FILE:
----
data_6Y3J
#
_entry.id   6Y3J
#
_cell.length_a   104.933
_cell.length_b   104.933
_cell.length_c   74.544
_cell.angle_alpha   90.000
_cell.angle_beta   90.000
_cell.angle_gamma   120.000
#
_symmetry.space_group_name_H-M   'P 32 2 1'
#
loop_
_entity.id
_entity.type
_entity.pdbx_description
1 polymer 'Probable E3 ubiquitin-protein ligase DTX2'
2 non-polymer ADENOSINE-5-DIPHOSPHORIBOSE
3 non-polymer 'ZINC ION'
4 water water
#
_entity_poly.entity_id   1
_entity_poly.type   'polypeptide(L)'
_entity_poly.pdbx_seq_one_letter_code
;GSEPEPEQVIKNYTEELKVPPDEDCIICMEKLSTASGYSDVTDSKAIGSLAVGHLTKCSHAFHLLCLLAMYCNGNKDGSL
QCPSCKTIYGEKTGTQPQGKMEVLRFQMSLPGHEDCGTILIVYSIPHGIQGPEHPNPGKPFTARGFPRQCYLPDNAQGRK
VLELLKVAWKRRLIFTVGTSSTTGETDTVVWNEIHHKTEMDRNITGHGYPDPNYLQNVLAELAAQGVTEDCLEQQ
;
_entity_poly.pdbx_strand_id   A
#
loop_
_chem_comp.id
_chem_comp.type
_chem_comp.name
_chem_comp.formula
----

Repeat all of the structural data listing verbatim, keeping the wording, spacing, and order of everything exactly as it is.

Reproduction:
data_6Y3J
#
_entry.id   6Y3J
#
_cell.length_a   104.933
_cell.length_b   104.933
_cell.length_c   74.544
_cell.angle_alpha   90.000
_cell.angle_beta   90.000
_cell.angle_gamma   120.000
#
_symmetry.space_group_name_H-M   'P 32 2 1'
#
loop_
_entity.id
_entity.type
_entity.pdbx_description
1 polymer 'Probable E3 ubiquitin-protein ligase DTX2'
2 non-polymer ADENOSINE-5-DIPHOSPHORIBOSE
3 non-polymer 'ZINC ION'
4 water water
#
_entity_poly.entity_id   1
_entity_poly.type   'polypeptide(L)'
_entity_poly.pdbx_seq_one_letter_code
;GSEPEPEQVIKNYTEELKVPPDEDCIICMEKLSTASGYSDVTDSKAIGSLAVGHLTKCSHAFHLLCLLAMYCNGNKDGSL
QCPSCKTIYGEKTGTQPQGKMEVLRFQMSLPGHEDCGTILIVYSIPHGIQGPEHPNPGKPFTARGFPRQCYLPDNAQGRK
VLELLKVAWKRRLIFTVGTSSTTGETDTVVWNEIHHKTEMDRNITGHGYPDPNYLQNVLAELAAQGVTEDCLEQQ
;
_entity_poly.pdbx_strand_id   A
#
loop_
_chem_comp.id
_chem_comp.type
_chem_comp.name
_chem_comp.formula